The Satavahanas at Sanchi
ADMIN , November 30, 2020 , LEAVE A COMMENT
It is possibly the oldest STONE monument in India. Your history teacher taught you that it was built by Ashoka the Great of the Mauryan dynasty. And you have seen it in umpteen travel brochures. You know the Sanchi Stupa, of course. Can you conjure up a mental picture of the monument? Does it look like this? Good. Now, guess which part of the structure was built by Ashoka? If you answered “ALL OF IT” – Congratulations; you remembered everything your history teacher taught you. But your teacher was wrong. The right answer is, “NONE OF IT”! Surprised? The original […]
Mariamman – the Village Goddess who travelled
ADMIN , September 30, 2020 , 3 Comments
Deep in southern India, in the villages of Tamilnadu and Karnataka, there is this very ancient tradition of Mariamman worship. According to scholars, the cult of Mariamman pre-dates the Vedic Gods, which means that it is probably over 4000 years old. In the pre-Vedic times, when Hinduism was not yet the expansive religion it is today, villagers in south India worshipped very localized Gods. These were the Village Gods. Each village had its own non-transferable, “our-very-own” God that understood local concerns and provided them specific relief. Perhaps, this is how Mariamman worship evolved.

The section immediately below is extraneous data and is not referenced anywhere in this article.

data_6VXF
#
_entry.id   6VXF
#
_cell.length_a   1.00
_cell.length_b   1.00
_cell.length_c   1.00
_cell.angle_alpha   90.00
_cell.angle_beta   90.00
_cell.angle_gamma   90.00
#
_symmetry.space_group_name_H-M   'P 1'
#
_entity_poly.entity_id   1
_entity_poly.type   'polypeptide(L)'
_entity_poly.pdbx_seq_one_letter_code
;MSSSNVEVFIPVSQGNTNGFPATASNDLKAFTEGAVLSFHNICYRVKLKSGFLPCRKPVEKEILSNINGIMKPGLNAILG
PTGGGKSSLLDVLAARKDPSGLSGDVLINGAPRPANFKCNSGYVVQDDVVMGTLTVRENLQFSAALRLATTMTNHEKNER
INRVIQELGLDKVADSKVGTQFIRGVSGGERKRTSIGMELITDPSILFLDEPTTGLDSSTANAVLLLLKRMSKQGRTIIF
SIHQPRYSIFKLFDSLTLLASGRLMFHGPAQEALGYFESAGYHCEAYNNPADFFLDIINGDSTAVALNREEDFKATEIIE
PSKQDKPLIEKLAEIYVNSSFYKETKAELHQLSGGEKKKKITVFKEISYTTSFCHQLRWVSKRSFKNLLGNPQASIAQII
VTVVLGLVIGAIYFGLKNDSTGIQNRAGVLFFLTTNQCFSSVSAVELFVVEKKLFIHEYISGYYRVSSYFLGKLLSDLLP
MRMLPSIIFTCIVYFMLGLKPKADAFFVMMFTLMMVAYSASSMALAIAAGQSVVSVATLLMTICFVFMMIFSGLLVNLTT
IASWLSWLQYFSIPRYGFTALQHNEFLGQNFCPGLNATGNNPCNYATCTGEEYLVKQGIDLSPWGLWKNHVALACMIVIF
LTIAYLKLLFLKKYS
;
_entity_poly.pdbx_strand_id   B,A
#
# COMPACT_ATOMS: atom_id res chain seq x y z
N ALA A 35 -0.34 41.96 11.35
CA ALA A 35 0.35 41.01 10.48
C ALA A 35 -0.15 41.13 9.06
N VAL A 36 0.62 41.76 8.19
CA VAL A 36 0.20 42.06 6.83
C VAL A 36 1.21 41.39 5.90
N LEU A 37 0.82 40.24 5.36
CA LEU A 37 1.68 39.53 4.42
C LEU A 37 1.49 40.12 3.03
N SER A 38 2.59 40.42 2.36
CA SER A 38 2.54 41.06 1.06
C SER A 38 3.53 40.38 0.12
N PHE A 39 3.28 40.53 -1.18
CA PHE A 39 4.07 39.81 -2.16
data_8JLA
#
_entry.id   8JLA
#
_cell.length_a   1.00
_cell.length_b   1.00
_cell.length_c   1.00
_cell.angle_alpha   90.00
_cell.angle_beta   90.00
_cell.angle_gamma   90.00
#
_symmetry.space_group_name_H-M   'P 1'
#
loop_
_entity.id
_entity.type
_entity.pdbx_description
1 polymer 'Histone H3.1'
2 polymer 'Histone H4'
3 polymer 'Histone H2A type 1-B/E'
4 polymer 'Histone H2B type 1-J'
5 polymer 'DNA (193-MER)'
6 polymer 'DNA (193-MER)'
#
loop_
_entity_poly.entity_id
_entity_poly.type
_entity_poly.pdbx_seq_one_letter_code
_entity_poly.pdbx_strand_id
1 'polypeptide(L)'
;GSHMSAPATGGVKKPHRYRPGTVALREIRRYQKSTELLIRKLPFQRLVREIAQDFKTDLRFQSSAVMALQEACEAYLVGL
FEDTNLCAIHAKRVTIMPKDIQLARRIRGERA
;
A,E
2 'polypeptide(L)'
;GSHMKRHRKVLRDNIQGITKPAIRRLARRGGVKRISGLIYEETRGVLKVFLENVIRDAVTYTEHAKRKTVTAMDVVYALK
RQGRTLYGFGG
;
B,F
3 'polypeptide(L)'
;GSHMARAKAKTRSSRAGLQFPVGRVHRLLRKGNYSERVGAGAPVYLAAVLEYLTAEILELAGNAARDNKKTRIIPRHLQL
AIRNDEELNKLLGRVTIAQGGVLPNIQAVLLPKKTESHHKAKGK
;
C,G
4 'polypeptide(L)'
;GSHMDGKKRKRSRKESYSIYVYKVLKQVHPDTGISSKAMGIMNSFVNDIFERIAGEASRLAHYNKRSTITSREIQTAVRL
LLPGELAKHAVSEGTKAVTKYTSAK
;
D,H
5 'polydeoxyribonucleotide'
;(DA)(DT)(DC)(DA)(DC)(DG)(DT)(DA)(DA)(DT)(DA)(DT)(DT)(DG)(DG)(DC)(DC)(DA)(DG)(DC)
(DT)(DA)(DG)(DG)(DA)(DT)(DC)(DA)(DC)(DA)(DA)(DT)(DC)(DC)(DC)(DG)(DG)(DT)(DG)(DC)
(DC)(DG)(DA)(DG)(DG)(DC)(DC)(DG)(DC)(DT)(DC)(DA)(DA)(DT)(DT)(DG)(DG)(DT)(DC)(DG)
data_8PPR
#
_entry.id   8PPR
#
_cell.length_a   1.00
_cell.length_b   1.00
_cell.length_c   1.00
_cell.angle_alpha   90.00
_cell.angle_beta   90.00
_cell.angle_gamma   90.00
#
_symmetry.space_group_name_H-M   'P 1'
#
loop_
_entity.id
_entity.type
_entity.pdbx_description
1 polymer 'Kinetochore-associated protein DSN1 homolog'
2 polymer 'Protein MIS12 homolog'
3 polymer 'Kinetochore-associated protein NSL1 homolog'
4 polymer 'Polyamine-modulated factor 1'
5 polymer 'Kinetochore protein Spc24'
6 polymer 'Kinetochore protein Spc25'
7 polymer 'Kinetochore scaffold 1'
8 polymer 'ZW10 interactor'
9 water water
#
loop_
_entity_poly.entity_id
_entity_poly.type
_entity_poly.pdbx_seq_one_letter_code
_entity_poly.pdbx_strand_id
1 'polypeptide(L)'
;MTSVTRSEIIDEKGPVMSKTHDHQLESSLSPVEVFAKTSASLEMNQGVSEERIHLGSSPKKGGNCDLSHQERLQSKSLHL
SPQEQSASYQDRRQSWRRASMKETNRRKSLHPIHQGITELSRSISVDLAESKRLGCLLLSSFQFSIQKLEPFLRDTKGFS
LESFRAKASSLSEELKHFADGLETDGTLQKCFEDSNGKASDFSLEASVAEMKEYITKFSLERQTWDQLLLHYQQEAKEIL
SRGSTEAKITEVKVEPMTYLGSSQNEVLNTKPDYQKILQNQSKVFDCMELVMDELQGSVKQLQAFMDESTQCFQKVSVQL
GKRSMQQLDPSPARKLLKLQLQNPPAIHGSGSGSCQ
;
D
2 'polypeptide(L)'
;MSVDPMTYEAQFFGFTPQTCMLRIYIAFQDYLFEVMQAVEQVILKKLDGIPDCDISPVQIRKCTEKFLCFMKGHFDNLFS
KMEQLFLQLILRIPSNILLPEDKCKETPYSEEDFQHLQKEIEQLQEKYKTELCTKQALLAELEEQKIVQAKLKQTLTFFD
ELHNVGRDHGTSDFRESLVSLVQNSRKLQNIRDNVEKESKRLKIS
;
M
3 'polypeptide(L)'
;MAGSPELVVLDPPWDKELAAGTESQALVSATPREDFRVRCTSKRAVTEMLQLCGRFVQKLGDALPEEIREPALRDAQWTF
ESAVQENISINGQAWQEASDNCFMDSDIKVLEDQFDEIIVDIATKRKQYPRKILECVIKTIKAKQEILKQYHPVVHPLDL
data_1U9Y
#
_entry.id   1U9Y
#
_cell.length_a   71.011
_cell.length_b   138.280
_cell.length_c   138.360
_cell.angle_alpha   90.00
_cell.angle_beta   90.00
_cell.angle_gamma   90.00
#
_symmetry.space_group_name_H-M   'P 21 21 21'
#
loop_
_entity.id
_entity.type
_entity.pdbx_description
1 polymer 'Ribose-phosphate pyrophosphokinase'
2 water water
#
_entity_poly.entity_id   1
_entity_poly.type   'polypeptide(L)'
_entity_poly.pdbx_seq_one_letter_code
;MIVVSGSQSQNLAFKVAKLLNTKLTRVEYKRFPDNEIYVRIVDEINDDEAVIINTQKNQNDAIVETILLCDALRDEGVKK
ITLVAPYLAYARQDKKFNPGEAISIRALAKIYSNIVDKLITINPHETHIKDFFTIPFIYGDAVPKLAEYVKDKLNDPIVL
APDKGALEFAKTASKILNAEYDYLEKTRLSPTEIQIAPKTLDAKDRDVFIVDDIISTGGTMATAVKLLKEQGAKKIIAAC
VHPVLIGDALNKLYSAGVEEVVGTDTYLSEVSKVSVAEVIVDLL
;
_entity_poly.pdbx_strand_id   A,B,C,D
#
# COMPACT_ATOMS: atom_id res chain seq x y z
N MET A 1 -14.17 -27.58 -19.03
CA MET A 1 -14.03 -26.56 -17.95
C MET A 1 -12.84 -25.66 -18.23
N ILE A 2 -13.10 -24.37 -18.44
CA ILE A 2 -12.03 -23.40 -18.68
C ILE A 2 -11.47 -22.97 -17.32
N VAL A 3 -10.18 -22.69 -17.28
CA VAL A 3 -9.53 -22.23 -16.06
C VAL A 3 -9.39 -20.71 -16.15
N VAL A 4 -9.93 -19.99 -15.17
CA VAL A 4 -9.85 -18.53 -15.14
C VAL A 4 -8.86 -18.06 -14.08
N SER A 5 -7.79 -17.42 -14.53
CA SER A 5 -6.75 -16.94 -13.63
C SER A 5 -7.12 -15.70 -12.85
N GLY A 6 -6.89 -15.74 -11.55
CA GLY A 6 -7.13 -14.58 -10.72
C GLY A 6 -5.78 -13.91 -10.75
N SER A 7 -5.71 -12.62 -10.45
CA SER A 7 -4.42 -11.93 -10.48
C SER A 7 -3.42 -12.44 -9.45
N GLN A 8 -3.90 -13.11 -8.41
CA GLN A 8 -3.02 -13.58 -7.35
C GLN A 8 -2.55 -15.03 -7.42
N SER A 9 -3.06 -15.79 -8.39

The Pious Armenian of Madras: Coja Petrus Uscan
ADMIN , April 22, 2020 , LEAVE A COMMENT
The Armenians started coming to Madras (old Chennai) around the 16th century. Most of them migrated from Julfa, a suburb of Isfahan in Persia, because Madras was fast becoming a cosmopolitan trade centre.
The Indian Travelogue of Niccolao Manucci
ADMIN , April 15, 2020 , LEAVE A COMMENT
When the Mughal Prince, Dara Shikoh was defeated by his brother, Aurangzeb, he had an Italian artilleryman in his employ by the name of Nicolau Manucci. According to Manucci, he was offered the chance to join Aurangzeb’s army but he decided to flee instead. In his memoir, Storia do Mogor (or Story of the Mughal), Manucci paints a fabulous picture of his life and casts himself as the long-suffering hero and Aurangzeb as the evil villain, his arch-nemesis. But can we believe him?
- Alai Darwaza – Qutub Minar Complex, Delhi NOVEMBER 21, 2020
- Marking History through British buildings NOVEMBER 17, 2020
- The last great queen of Travancore NOVEMBER 7, 2020
- Brahmi and the evolution of scripts OCTOBER 15, 2020
- The Cambodian King of Kanchipuram OCTOBER 14, 2020
- James Prinsep – the man who read the writing on the wall OCTOBER 10, 2020
- Mariamman – the Village Goddess who travelled SEPTEMBER 30, 2020
- Misnamed Monuments of Mamallapuram SEPTEMBER 28, 2020
India Exists In Her Stories
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